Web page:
Youth unemployment in Europe and the US; child labor in Asia, Africa and Latin America.We live in a crazy world.Global slowdowns reduce employment for adults, but they can open “opportunities” for cheaper child labor. And in hard economic times, many poor parents need the income their kids can bring in — and don’t have the money for school fees, books and clothes.According to a recent study by the United States’ Department of Labor, child labor is still used to produce some of our most basic products:
India, Bangladesh and the Philippines lead the world in the number of products made by child workers, a US government stock-taking of the global scale of underaged labor revealed.
Some 130 types of goods — from building bricks and soccer balls to pornography and rare ores used in cellphones — involve child labor in 71 countries in Africa, Asia and Latin America, the Department of Labor said.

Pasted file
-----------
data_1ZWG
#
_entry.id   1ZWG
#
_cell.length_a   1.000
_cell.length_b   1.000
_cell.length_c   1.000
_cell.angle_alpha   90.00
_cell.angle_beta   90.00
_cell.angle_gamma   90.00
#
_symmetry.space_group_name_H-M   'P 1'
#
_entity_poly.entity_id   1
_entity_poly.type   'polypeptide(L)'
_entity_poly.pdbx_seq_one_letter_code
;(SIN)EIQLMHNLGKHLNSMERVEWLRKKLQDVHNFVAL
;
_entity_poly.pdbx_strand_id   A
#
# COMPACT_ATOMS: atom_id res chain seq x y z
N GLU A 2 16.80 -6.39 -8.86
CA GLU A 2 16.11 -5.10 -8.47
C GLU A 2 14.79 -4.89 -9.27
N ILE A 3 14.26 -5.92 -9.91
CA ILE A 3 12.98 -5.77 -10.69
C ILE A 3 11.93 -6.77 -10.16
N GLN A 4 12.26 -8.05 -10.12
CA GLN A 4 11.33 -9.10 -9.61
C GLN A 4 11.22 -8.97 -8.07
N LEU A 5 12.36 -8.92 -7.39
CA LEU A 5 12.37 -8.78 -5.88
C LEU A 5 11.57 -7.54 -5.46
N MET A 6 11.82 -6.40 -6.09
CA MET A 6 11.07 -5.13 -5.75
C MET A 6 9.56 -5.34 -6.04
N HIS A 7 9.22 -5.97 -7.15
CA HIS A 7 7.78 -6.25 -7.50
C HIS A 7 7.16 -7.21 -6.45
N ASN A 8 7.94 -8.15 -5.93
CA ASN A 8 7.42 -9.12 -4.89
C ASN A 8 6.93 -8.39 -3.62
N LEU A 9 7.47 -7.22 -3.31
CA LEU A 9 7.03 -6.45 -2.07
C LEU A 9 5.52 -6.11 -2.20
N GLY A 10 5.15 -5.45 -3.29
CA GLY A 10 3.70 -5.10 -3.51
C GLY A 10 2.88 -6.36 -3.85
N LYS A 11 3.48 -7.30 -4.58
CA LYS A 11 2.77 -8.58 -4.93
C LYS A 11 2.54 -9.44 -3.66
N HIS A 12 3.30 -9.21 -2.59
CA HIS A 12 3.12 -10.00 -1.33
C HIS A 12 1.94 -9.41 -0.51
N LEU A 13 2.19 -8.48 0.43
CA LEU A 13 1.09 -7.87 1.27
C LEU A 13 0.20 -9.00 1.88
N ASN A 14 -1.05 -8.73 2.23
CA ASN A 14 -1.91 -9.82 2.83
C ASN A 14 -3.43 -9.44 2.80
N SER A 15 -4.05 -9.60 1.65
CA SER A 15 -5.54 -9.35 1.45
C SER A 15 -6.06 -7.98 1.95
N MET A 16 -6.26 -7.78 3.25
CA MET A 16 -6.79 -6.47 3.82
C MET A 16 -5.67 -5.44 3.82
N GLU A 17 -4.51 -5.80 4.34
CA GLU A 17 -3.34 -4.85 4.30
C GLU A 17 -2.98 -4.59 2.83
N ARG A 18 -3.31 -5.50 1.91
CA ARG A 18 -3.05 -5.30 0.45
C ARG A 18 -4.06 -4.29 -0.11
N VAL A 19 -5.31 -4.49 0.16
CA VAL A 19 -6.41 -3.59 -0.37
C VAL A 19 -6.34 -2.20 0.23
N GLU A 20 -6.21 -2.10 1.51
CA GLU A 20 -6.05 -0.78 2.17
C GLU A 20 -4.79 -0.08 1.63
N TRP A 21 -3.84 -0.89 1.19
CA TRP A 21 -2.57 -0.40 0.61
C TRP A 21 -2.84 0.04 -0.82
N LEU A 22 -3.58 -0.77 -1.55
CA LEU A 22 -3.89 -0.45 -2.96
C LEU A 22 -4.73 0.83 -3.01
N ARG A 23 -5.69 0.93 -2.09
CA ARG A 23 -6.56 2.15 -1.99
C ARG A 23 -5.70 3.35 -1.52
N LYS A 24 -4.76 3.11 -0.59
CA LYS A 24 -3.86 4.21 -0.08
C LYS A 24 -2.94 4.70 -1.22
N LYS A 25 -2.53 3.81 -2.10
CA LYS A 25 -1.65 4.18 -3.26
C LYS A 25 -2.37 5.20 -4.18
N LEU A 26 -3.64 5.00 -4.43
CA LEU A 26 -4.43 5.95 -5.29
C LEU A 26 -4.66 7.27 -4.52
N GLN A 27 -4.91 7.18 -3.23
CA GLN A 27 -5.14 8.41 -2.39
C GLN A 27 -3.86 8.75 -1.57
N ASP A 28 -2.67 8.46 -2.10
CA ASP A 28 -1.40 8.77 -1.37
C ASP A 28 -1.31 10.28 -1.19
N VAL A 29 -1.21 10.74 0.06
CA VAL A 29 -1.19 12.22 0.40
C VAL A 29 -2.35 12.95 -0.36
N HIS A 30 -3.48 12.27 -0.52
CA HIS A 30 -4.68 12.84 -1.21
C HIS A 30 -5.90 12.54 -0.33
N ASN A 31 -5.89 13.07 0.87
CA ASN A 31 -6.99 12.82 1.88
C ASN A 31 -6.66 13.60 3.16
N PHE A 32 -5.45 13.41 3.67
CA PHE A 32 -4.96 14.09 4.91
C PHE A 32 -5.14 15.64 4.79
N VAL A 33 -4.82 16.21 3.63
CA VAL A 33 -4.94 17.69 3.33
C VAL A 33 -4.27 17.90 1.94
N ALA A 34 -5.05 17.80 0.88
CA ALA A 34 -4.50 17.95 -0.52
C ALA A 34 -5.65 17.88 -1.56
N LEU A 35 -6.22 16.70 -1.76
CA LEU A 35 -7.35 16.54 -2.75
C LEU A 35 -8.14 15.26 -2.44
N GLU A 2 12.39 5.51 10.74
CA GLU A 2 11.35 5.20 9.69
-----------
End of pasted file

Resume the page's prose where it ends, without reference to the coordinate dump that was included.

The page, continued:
Like slavery, child labor is a consequence primarily of poverty. As countries get richer, fewer parents feel the pressure that leads the desperately poor to send their kids into full time work in factories or other tough jobs. The best way to fight child labor long term is to support pro-growth, pro-development polices — and to fight protectionism in rich countries so the poor will have a better chance. But countries like Brazil are also finding ways to attack the problem short term — offering poor families income supplements for sending their kids to school, for example.The dismal truth is that tens of millions of children around the world today have lives more like Oliver Twist than Little Lord Fauntleroy; it’s something the rest of us should not forget.